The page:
The Downlow on Macro and Micro: the body’s essential nutrients
Have you ever heard the terms macro or micronutrients thrown around in health circles? Or perhaps you’ve read about them in books and blogs and wondered what’s a simple way to incorporate them into your busy lifestyle?
I was in the same boat, sick of nutritional ‘buzz words’, and looking for a simple explanation of what it all meant. So after a little research, I discovered not only what macros and micros are, but how to get these key nutrients into your body.
Macros are the building materials for your body. They are its preferred fuel source and provide your body with all the energy it needs to function properly. Macros are needed in large quantities to sustain growth, metabolism and other bodily functions.
These nutrients are comprised of carbohydrates, fats and protein.
Let’s look at carbs first – the good, the bad and the ugly!
Good carbs are the complex ones. They provide energy to keep us going and are an important source of fiber to keep things ‘moving’. Examples to add to your diet are:
- Root and Starchy Veg
Next up are the bad and the ugly: your simple carbs. They provide only quick energy spikes, contain lots of calories and lack any nutritional benefits
- Sugar and all its brothers and sisters (refined corn syrup, rice malt, glucose syrup, golden syrup)
The key takeaway here is that carbs are needed as the preferred fuel source of our muscles, organs and brain. The quality of your carb intake is what matters the most and ensuring you eat clean sources from mother nature’s table, you will be assisting your body to build strength, endurance and stamina. So top up on wholefoods and give your body what it needs.
Depending on your age, your viewpoint may be a little different here, but when I worked in personal training and gym sales, FAT was a dirty word. Fat was the enemy, the human equivalent to Superman’s kryptonite. The worst of the worst foods, because fat makes you fat right?
We could not have been further from the truth. Fat is a wonderful, essential part of your diet.
But of course, quality counts. Good fats help to improve brain development, cell function, organ protection and even helps the body absorb vitamins and minerals.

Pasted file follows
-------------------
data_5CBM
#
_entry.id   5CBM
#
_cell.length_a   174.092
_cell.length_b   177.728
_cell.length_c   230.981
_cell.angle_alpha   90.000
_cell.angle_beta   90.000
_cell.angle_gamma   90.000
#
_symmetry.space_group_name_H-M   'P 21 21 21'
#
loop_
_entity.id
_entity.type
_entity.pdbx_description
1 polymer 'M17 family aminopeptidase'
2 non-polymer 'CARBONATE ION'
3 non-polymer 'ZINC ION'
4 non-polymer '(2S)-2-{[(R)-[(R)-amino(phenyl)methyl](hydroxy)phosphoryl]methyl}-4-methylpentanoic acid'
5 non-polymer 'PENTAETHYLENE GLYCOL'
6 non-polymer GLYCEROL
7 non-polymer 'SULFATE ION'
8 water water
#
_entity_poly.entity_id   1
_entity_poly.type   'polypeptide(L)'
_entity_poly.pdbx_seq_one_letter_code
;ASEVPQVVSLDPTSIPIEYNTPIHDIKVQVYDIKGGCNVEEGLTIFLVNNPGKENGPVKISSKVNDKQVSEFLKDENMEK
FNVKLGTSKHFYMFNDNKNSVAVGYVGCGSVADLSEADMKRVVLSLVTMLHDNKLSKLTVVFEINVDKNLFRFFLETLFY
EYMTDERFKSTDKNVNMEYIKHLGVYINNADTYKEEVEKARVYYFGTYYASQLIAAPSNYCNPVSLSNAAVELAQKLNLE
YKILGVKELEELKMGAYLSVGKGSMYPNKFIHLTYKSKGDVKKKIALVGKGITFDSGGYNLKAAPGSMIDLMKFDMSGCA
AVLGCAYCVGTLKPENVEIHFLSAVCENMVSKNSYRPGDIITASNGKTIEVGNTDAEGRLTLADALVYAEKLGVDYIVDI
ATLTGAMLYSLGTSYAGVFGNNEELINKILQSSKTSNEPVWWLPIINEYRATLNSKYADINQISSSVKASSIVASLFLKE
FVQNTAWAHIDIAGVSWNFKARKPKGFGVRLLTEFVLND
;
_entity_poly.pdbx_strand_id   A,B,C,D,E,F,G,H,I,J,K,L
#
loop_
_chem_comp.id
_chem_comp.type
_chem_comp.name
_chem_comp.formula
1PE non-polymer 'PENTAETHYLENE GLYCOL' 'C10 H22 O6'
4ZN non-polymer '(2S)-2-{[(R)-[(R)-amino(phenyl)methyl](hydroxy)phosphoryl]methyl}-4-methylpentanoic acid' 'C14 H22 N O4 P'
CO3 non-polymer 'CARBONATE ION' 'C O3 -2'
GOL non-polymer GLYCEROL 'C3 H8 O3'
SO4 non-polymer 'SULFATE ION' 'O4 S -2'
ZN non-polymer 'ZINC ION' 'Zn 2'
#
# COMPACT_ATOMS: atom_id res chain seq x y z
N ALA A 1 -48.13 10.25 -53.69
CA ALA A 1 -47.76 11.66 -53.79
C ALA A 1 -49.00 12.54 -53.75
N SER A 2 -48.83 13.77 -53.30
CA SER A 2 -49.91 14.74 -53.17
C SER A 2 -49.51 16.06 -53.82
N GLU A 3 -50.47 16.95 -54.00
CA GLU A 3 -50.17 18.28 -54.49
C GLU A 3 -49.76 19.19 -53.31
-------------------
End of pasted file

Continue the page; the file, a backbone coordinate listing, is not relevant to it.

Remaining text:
Foods and supplements containing good fats – nuts, seeds, olives, avocados, and plant based-Omegas are all great ways to add fat into your diet.
Now let’s discuss protein, your body’s key to repair and regeneration.
Essential amino acids are found in protein rich meat and veg and should be sourced from real whole foods. Amino acids are the building blocks for protein and these compounds assist the body in performing vital processes like the synthesis of hormones, immune system function, and manufacturing neurotransmitters.
Your best sources are meat, eggs, beans, pulses, legumes, seeds (like hemp, chia and flax) nuts, quinoa, avocado, kale and spinach.
Micro clearly means small – these nutrients are needed in smaller quantities and work together with macronutrients. They assist the body in maintaining energy levels, metabolism, cell function, and overall physical and mental wellbeing. Well known micros are vitamins A, B, C and K, and the minerals magnesium and zinc.
What’s particularly interesting, is that the volume of micros in your fruit and veg is related to the mineral content of the soil they were planted in. So this is a great reason to source organic and clean food grown by farmers who love what they do.
So to get micros into your diet – think diversity and colour. Think quality, think SLOW food principles – seasonal, local, organic, and whole.
But, sometimes, having a pure organic wholefood diet can be tricky. When life descends into a blur of busyness, that drive-thru window beckons. But if you slip up, all is not lost! This is where a good quality supplement can help to bridge the gap. Look for one that is made from raw fruit and veg, and try to stay away from anything with a laundry list of chemicals in the ingredients.
So, to sum it all up, the body needs a healthy balance of macro and micronutrients to thrive, grow, and regenerate. The best sources come from wholefoods direct from mother nature herself – from paddock to plate.
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